SANTIAGO, May 15 (Reuters) - Chile's giant Collahuasi copper mine will likely resume normal operations on Monday amid a subcontractor strike in its ninth day, a union leader said on Saturday, adding that the mine was not yet extracting mineral.
Juan Antonio Barraza, a leader of the union that represents full=time staff at the mine, said workers would gradually bring machinery back online.
"They are going to gradually restart the equipment," Barraza said. "(Operations) will likely normalize on Monday."
Collahuasi spokeswoman Bernardita Fernandez reiterated the mine expected operations to return to normal "in coming days," but gave no target date.
Fernandez said a declaration of force majeure, a contract clause that enables it to default on delivery obligations, which the company announced on Wednesday, remained in place.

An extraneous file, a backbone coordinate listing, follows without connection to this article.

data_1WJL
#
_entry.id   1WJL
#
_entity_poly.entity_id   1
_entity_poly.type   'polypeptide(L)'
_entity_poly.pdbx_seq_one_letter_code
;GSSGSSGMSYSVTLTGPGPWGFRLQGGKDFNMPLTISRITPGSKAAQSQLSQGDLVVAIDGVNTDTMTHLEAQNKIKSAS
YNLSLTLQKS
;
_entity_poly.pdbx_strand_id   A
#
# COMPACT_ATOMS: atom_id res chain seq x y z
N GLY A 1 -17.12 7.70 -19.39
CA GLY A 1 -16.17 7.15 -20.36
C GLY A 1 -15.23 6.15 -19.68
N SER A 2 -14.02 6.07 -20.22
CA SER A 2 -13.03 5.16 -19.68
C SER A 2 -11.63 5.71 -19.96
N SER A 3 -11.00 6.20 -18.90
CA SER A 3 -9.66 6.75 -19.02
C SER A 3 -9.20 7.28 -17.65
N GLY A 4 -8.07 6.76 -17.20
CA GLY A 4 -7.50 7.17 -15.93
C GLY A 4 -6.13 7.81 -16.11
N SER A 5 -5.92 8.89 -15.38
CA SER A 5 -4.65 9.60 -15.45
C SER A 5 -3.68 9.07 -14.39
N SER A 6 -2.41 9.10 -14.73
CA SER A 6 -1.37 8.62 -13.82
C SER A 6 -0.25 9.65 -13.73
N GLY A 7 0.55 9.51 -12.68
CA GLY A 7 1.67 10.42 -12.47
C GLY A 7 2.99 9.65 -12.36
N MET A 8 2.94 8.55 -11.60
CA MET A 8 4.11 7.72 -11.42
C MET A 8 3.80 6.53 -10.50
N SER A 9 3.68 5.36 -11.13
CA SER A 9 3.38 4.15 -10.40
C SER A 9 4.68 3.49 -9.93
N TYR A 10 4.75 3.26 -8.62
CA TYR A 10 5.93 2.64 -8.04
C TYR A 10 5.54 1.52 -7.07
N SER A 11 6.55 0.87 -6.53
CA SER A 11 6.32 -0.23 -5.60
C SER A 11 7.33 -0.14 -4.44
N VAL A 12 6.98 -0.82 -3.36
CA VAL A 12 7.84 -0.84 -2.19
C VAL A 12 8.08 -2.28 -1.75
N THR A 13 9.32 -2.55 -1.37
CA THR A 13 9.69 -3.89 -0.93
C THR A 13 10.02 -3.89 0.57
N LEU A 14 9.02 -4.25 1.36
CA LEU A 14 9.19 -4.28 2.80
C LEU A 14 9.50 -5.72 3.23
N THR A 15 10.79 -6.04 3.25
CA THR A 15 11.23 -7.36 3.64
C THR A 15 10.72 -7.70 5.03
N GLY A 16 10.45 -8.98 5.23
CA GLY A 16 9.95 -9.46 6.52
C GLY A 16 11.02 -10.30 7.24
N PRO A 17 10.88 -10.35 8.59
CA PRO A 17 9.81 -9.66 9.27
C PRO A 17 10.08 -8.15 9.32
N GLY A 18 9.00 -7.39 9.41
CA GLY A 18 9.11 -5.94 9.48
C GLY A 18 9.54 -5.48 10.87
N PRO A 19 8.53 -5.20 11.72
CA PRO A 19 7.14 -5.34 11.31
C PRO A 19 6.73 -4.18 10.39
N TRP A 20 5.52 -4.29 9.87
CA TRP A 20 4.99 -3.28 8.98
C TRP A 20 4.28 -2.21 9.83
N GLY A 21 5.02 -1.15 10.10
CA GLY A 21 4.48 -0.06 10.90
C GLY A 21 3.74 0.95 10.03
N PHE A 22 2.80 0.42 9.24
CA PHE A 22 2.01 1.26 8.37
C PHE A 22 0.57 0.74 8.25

"We are in the ramp-up phase, but there is no estimated date yet (for a return to normal operations)," she said.
She declined to give an estimate for output losses due to the disruption. The Collahuasi mine produces 3.3 percent of the world's mined copper.
Collahuasi resumed limited operations on Wednesday after subcontractors lifted a blockade to the mine but continued their protest elsewhere, with the next round of talks scheduled for Monday.
Subcontractors left the mine on Tuesday night to avoid clashes with police.
The subcontractors, who have continued their protest from the city of Iquique, have agreed to talks with the company on Monday mediated by local authorities in the far northern region of Tarapaca, and say their strike would continue until then.
Collahuasi, which produced 535,000 tonnes of copper last year, was forced to halt operations last Saturday, a day after hundreds of subcontractors blocked access to the mine with burning tires and rocks to demand better working conditions and pay.